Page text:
“It reinforced my belief,” Lautenberg says. “Throughout the history of art, artists have always been influenced by an on-going force in the world around them.”
The Boca Raton Art Museum, Art meets Hollywood show went even further than the creator’s connections. Patricia Ward Kelly, widow of the late Gene Kelly and creative director of the Gene Kelly Legacy Project was touched by the inclusion of her husband’s work in the exhibit. Lautenberg’s jumpsuit from Kelly’s scene of Sing in the rainwhere he’s sprawled from a lamppost, umbrella in hand in the pouring rain, alongside Kusama’s “The Sea” shows a connection evident in the scene’s brick and paint patterns, as well as color and sentiment general in both sides.
Patricia Ward Kelly came out to support the opening of the exhibit, expressing her love for the unique idea. Sing in the rain received even more recognition this year, as a 4K Ultra HD version was released in honor of its 70th anniversary.
About Bonnie Lautenberg
Lautenberg’s work has varied in material over the course of his career, sometimes focusing on photography or writing with more traditional fine art media. His creativity has been showcased alongside Warhol, Lichtenstein, Longo, Kass and Ed Ruscha. In addition to creating his work in this exhibit, the artist is co-producing a new Broadway musical about artist Andy Warhol. Although still in development, this project has been approved by the Warhol Foundation and will soon see the light of day.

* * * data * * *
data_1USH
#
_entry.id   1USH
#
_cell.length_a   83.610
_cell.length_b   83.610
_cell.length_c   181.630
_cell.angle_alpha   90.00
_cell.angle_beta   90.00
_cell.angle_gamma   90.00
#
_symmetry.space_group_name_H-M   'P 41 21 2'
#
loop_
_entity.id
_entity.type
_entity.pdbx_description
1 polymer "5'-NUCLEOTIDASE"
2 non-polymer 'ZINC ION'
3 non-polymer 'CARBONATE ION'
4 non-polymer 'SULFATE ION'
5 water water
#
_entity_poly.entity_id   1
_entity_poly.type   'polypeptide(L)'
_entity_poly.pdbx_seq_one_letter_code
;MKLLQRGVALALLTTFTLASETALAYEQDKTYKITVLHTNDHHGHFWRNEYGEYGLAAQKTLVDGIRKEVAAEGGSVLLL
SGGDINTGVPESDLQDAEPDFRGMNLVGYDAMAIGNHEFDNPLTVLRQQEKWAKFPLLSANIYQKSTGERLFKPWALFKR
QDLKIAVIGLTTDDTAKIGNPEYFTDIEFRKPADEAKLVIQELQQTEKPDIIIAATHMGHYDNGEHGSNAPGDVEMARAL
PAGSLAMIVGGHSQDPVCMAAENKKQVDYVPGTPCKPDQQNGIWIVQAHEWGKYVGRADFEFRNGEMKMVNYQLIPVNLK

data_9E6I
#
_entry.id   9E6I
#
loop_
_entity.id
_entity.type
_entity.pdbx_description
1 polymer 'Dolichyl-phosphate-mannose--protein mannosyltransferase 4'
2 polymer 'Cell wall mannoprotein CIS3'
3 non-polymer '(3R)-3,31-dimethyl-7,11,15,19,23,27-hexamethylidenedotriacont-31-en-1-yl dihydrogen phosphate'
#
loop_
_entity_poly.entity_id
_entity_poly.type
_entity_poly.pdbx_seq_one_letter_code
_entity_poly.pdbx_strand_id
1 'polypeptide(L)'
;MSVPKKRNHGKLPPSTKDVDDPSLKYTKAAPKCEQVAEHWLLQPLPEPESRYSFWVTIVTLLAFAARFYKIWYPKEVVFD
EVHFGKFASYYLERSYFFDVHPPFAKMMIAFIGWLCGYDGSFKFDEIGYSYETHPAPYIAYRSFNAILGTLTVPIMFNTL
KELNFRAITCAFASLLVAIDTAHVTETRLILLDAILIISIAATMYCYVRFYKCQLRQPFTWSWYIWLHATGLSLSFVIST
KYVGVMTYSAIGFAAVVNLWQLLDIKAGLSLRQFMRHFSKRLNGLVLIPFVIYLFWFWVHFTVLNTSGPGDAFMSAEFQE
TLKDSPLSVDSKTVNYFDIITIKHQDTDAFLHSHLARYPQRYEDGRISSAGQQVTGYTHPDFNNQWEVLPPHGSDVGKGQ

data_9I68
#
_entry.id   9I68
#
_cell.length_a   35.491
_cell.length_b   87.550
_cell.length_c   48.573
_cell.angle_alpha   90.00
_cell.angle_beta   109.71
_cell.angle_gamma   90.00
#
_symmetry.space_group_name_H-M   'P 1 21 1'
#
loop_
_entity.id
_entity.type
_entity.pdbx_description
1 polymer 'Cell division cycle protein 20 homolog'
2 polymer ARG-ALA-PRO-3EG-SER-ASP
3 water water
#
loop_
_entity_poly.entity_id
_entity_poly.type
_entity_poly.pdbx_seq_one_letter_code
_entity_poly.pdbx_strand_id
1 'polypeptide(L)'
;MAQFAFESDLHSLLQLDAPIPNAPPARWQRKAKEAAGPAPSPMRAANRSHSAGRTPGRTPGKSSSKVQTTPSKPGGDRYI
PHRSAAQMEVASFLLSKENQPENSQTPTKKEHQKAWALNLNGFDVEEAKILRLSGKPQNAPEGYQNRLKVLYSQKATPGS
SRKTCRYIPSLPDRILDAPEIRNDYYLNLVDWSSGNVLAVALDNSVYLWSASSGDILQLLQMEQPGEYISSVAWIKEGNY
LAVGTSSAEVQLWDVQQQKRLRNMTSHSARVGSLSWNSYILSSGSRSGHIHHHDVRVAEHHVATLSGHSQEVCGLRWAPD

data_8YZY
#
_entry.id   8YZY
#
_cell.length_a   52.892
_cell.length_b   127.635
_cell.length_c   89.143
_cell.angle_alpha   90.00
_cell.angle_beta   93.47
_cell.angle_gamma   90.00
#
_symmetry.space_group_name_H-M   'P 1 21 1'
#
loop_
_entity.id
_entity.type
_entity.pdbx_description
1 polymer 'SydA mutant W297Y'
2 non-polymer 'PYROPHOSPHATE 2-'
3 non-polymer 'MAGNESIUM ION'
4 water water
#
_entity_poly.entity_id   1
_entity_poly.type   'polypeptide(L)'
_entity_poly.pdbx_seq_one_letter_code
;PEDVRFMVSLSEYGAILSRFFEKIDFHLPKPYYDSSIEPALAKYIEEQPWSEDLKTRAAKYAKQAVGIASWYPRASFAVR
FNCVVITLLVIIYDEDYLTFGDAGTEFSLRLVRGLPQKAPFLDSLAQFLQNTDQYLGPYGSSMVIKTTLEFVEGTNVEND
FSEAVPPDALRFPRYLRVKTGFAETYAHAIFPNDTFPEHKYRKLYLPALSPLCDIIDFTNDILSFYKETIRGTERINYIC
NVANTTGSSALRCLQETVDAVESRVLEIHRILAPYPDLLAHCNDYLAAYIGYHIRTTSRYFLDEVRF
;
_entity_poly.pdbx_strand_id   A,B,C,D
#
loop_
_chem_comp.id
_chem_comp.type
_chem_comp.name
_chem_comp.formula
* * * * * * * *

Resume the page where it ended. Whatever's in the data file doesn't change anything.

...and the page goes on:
Her photography really took off in 1993 when the Israeli-Palestinian peace agreement was captured and since then she has remained faithful to the craft.
Some of Lautenberg’s works can be found in the Smithsonian National Museum of African American History & Culture, the New York Historical Society, the Broad Museum in Los Angeles, the Newark Museum of Art, the Portland Museum of Art, and the Stillman College Art Gallery in Alabama. .
She also contributed to the series of portraits titled How They Changed Our Lives: Senators as Workers in the permanent collection of the Library of Congress.
Lautenberg’s photograph of Barack Obama has been featured in the Howard Greenberg Gallery and other collections across the country as well as the West Wing of the White House, the Newark Museum, and the Smithsonian’s Museum of African American History and Culture .
In addition to her work as an artist, she serves on the President’s Advisory Committee on the Arts (PACA) among many other esteemed roles.
Lippman is thrilled to present Lautenberg’s work for this two-month exhibition at the Boca Raton Museum of Art, explaining, “Through her painstaking considerations, she brings to life in every moment, the spark of creativity that these couples might have shared. She has a keen eye for the visual elements of humanity and culture that arise.
Learn more about Bonnie Lautenberg and Art meets Hollywood at bocamuseum.org.